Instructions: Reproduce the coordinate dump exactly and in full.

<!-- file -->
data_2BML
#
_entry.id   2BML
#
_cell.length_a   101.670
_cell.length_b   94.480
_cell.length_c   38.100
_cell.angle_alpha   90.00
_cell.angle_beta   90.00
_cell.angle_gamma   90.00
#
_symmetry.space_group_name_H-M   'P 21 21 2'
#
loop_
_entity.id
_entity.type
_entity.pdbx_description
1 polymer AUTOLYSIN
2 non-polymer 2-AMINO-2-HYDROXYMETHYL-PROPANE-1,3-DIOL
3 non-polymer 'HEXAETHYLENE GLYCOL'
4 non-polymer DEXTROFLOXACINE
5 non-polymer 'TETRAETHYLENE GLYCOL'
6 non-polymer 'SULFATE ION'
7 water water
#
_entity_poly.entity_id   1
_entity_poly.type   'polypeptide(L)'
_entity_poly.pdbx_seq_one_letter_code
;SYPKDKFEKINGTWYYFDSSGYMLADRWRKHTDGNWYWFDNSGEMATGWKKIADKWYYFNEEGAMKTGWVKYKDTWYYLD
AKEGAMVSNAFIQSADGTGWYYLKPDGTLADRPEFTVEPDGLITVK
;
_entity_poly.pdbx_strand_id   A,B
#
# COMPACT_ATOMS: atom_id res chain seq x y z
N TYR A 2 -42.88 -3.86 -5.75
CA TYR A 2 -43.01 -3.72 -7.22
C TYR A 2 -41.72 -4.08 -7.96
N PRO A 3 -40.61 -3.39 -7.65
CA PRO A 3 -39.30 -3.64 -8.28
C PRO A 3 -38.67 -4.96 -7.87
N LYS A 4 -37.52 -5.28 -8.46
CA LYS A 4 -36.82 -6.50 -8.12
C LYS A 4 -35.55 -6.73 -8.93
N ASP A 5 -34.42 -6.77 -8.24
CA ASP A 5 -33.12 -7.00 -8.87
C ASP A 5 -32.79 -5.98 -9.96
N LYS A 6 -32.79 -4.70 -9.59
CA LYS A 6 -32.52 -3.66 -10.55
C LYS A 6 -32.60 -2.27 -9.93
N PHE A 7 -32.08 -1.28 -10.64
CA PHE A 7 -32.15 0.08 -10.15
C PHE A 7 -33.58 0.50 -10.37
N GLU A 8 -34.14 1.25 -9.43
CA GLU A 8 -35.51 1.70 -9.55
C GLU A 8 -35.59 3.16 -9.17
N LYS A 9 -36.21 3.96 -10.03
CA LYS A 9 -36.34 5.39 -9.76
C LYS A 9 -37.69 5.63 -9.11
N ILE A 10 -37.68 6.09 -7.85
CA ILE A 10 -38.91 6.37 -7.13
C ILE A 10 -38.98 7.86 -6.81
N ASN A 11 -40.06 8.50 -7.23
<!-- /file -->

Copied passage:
data_2BML
#
_entry.id   2BML
#
_cell.length_a   101.670
_cell.length_b   94.480
_cell.length_c   38.100
_cell.angle_alpha   90.00
_cell.angle_beta   90.00
_cell.angle_gamma   90.00
#
_symmetry.space_group_name_H-M   'P 21 21 2'
#
loop_
_entity.id
_entity.type
_entity.pdbx_description
1 polymer AUTOLYSIN
2 non-polymer 2-AMINO-2-HYDROXYMETHYL-PROPANE-1,3-DIOL
3 non-polymer 'HEXAETHYLENE GLYCOL'
4 non-polymer DEXTROFLOXACINE
5 non-polymer 'TETRAETHYLENE GLYCOL'
6 non-polymer 'SULFATE ION'
7 water water
#
_entity_poly.entity_id   1
_entity_poly.type   'polypeptide(L)'
_entity_poly.pdbx_seq_one_letter_code
;SYPKDKFEKINGTWYYFDSSGYMLADRWRKHTDGNWYWFDNSGEMATGWKKIADKWYYFNEEGAMKTGWVKYKDTWYYLD
AKEGAMVSNAFIQSADGTGWYYLKPDGTLADRPEFTVEPDGLITVK
;
_entity_poly.pdbx_strand_id   A,B
#
# COMPACT_ATOMS: atom_id res chain seq x y z
N TYR A 2 -42.88 -3.86 -5.75
CA TYR A 2 -43.01 -3.72 -7.22
C TYR A 2 -41.72 -4.08 -7.96
N PRO A 3 -40.61 -3.39 -7.65
CA PRO A 3 -39.30 -3.64 -8.28
C PRO A 3 -38.67 -4.96 -7.87
N LYS A 4 -37.52 -5.28 -8.46
CA LYS A 4 -36.82 -6.50 -8.12
C LYS A 4 -35.55 -6.73 -8.93
N ASP A 5 -34.42 -6.77 -8.24
CA ASP A 5 -33.12 -7.00 -8.87
C ASP A 5 -32.79 -5.98 -9.96
N LYS A 6 -32.79 -4.70 -9.59
CA LYS A 6 -32.52 -3.66 -10.55
C LYS A 6 -32.60 -2.27 -9.93
N PHE A 7 -32.08 -1.28 -10.64
CA PHE A 7 -32.15 0.08 -10.15
C PHE A 7 -33.58 0.50 -10.37
N GLU A 8 -34.14 1.25 -9.43
CA GLU A 8 -35.51 1.70 -9.55
C GLU A 8 -35.59 3.16 -9.17
N LYS A 9 -36.21 3.96 -10.03
CA LYS A 9 -36.34 5.39 -9.76
C LYS A 9 -37.69 5.63 -9.11
N ILE A 10 -37.68 6.09 -7.85
CA ILE A 10 -38.91 6.37 -7.13
C ILE A 10 -38.98 7.86 -6.81
N ASN A 11 -40.06 8.50 -7.23